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Tuesday, 28 June 2016

Hope for BREMAIN?

Brexit or Bremain?
There is still hope for a Bremain. All is not doom as United Kingdom (UK) would require the consent of 3 other parliaments (Scotland, Wales and Northern Ireland) plus London to agree on Brexit before UK can request to be out of the European Union (EU).
The ‘out of EU’ legislation that will be drafted by the London parliament needs to be approved by the other 3 parliaments before the UK can leave EU. This is in addition to requiring UK politicians to negotiate with the EU on the terms of the departure. The UK could also reject any separation deal given to them by the EU and remain as a member of the EU during the separation discussions.
The departure negotiations can only start after the UK have elected new Prime Minister; which is scheduled to be elected as early as October this year. 

There is also hope for the UK to remain in the EU as there are Britons now calling for a second referendum, particularly after the surge in Google searches related to Brexit after it became a reality. 1.5 million Britons have signed a petition to have a second referendum conducted – that proposal has garnered enough signatures for the second referendum proposal to be discussed in the parliament.

However, PM David Cameron and Boris Johnson had played down the possibility of a second referendum. It is still unclear now if a second referendum might occur to undo the Brexit.
While the UK people have voted out of EU, the UK parliament has the rights to seek to remain in the EU. In a sense the referendum becomes like an opinion result. Of course the parliament will follow the public wish to protect their political career.

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Referendum to Leave on the Rise in Europe
France, Netherlands, Hungary, Italy, Denmark, Slovakia and Austria are all facing calls for a referendum by their citizens to leave the EU.
While many view this as a step backward towards the war-torn Europe period, I see this as a step forward towards solving the root problem of the Euro-Crisis.
The UK leaving EU is definitely a bad choice for UK in the short-term (and maybe even the long-run depending on how you see it), but it sets up the stage required to push for the EU countries to leave the EU and subsequently the Euro dollar - the currency that triggered the Euro-Crisis.

The Tragedy of the European Union
In George Soros’ latest book ‘The Tragedy of the European Union: Disintegration or Revival?’, he described several ways in which the Euro-Crisis may be resolved. Either the stronger EU countries (namely Germany) forgave the loans made and provide fresh financial aid to the weaker EU countries (much like the Marshall plan after WWII), or for the stronger EU countries to leave the Euro-dollar, thus allowing the Euro-dollar to depreciate to a level that can help make the weaker EU countries a more attractive place for tourism or other purposes. Mr Soros also reiterated that a disorderly disintegration of the EU may trigger an even worse economic outcome for the whole Europe.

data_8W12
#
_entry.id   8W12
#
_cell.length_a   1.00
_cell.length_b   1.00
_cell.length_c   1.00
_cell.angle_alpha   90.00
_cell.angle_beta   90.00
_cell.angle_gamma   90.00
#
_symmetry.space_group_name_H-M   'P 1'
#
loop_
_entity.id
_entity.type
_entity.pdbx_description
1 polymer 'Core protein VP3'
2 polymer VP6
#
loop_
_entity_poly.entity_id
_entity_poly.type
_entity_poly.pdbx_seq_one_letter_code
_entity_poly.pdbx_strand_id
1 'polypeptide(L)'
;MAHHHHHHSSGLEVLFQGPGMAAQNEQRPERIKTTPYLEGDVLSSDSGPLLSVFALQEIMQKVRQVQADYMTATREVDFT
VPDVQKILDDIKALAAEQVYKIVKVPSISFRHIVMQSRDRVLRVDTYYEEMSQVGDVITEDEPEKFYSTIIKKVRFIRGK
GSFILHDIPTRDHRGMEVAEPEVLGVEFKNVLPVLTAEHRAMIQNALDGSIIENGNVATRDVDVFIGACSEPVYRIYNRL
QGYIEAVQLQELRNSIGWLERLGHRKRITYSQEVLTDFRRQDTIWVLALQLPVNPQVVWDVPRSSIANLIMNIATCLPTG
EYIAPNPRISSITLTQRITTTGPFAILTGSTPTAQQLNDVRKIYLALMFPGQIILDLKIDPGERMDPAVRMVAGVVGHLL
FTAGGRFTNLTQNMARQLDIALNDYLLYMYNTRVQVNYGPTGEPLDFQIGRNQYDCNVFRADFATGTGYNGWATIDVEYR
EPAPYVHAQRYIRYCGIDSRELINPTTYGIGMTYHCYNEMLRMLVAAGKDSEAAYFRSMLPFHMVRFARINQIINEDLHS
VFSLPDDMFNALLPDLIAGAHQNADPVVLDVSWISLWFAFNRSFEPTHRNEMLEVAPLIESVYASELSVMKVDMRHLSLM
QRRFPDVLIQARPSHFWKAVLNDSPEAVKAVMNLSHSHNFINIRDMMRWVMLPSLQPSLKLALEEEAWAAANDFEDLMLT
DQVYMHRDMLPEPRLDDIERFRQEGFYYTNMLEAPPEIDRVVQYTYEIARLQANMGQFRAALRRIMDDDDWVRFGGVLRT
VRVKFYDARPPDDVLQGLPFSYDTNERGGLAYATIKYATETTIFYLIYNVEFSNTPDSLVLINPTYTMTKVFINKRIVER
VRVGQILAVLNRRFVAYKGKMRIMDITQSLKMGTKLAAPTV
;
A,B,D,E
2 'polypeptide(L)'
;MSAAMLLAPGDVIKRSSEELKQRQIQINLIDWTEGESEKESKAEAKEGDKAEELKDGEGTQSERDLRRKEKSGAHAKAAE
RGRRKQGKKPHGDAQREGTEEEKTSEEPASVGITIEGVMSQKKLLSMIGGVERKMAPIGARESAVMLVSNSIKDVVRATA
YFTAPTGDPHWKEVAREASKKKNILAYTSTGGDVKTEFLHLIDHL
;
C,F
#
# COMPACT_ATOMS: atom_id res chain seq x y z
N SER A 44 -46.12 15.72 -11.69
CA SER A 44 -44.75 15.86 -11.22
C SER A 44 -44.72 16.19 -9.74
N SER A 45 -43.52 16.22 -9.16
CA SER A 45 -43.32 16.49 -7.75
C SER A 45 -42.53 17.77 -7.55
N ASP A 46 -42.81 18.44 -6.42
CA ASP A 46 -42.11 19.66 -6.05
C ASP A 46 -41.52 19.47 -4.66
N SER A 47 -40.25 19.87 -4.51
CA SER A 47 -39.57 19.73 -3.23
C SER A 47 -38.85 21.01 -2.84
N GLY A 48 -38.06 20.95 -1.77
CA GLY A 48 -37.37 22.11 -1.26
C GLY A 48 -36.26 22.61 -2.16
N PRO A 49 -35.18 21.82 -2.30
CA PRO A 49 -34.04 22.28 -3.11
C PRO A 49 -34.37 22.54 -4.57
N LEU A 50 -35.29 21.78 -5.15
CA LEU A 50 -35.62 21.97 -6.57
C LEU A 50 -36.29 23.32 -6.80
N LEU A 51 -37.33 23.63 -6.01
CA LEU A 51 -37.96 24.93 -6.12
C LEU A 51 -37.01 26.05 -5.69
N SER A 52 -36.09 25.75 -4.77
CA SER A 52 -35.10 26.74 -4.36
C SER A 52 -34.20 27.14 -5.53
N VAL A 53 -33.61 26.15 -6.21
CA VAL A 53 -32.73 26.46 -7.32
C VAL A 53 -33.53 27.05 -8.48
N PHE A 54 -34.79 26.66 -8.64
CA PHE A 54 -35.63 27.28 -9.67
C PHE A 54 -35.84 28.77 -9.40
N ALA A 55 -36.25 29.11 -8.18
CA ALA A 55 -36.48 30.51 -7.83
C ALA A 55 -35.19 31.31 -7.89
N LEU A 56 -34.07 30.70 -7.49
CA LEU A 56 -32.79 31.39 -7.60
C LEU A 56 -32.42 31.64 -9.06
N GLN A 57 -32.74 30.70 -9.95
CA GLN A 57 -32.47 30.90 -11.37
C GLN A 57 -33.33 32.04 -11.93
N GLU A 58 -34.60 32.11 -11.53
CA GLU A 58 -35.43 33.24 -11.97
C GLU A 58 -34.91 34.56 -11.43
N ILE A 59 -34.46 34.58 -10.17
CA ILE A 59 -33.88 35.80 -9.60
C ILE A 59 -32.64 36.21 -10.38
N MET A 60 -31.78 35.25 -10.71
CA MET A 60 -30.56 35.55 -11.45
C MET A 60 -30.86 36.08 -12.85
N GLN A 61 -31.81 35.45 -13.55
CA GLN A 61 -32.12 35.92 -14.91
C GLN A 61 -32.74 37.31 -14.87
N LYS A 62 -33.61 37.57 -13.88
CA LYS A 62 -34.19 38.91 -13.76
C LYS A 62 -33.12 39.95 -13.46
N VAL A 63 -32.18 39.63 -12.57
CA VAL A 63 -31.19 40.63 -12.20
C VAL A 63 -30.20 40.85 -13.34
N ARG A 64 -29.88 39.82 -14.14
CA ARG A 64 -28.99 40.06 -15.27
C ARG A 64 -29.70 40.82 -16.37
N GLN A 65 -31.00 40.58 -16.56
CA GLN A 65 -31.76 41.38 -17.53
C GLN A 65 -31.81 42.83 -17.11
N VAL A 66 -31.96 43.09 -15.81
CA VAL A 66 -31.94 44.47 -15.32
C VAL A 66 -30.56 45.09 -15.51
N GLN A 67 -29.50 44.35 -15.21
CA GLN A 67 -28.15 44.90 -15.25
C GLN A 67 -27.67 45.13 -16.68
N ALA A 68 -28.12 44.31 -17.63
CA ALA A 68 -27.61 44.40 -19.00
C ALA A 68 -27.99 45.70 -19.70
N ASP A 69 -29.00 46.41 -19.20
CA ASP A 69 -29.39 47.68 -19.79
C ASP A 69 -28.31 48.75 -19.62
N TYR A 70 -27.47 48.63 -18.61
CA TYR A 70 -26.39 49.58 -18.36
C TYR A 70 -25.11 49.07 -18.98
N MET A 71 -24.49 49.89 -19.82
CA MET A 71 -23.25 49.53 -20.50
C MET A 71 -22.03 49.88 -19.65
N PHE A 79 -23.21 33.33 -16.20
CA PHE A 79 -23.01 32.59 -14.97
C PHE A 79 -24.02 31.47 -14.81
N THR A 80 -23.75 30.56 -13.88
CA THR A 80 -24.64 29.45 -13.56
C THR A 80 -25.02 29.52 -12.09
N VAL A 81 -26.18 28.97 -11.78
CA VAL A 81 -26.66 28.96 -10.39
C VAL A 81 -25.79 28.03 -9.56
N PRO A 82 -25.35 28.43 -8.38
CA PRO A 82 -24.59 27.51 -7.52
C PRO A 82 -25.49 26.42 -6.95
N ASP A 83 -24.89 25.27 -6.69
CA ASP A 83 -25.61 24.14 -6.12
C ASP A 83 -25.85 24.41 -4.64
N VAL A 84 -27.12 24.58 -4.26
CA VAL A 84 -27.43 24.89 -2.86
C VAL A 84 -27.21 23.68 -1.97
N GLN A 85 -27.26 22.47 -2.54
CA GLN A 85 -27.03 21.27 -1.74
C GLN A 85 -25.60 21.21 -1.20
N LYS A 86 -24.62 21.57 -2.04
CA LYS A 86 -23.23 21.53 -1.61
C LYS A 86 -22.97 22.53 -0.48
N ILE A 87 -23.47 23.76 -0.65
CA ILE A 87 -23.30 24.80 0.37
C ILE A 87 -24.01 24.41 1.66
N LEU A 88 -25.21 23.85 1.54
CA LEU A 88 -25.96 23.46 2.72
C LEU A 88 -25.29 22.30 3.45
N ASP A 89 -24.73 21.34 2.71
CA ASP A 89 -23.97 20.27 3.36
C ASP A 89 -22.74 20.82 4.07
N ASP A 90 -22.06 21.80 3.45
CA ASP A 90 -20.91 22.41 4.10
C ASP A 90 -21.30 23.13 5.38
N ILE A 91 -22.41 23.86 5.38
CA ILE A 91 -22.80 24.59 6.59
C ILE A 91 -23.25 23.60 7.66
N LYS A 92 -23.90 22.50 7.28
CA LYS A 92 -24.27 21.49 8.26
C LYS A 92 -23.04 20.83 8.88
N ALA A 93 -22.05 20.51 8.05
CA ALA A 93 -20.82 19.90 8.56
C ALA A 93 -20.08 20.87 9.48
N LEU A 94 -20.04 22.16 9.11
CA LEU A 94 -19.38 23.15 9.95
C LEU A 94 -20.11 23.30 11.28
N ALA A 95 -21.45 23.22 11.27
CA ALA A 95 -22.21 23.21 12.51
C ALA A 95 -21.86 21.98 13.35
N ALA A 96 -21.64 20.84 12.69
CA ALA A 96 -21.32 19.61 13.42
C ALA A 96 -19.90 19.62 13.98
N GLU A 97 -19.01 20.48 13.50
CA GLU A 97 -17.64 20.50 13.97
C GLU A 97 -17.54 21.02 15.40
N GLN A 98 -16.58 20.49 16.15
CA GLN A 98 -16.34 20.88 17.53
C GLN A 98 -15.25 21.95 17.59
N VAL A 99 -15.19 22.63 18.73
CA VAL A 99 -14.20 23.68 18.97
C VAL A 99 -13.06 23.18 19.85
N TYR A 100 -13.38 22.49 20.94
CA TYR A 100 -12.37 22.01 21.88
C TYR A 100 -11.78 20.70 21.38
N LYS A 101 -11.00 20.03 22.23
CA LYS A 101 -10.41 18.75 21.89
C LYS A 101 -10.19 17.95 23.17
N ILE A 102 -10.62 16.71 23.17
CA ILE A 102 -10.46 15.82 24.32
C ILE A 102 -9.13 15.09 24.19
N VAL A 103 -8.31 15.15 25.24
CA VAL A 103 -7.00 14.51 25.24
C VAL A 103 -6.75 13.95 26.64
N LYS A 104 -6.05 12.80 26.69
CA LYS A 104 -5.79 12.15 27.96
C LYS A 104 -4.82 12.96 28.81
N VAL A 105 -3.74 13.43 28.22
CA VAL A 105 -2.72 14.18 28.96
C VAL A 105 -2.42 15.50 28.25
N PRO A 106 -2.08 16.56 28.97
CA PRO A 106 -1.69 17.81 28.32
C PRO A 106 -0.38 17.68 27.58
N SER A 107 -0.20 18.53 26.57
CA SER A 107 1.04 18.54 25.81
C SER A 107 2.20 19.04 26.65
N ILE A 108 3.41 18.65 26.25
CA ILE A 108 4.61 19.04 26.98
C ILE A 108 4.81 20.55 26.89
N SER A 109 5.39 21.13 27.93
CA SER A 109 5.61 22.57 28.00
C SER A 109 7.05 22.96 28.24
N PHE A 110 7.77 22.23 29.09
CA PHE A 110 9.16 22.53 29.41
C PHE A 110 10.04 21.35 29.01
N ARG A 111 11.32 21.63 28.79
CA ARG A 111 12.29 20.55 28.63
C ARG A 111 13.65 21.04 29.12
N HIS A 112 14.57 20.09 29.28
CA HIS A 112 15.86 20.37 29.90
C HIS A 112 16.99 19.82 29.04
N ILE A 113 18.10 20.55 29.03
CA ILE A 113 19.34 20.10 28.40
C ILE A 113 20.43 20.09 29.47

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In my view, Brexit fits two of Mr Soros’ view of aiding the recovery of Europe. UK is considered as a stronger member of the EU. Although Her leaving does not have direct impact on the value of Euro-dollar, it sets up stage for the rest of the stronger EU countries (like France) to want to leave the EU and the Euro-dollar. Furthermore, because it is a departure of a strong EU member, there is time on UK and EU side to discuss the terms of the separation, which can be set as the reference for future departures. This compared to if it was a weaker country (eg; Greece) who is in dire need for economic reforms; any delay could push them further into the economic brink of no return.

Ironically, this can be seen as using the UK as an example of what would happen to an EU country when it leaves the EU – especially if UK were to suffer long-term recession. This can be a driving factor for the rest of the EU members to realise that they need deeper integration and wider safety nets for one another instead of pushing for separation and economic disaster. However this can be a little long (at least 2 years) to watch how it would turn out and by then, maybe the populists and nationalists would have already taken over Europe and disintegrated the EU.

In another article detailing the conversation with Singapore's late MM Lee, the idea of a Euro-disintegration was also vaguely mentioned with "small players...role of supporting player", signifying individual European countries each surviving on their own.

Remember to offer your opinions. If you don't put your two cents in, how can you expect to get change?

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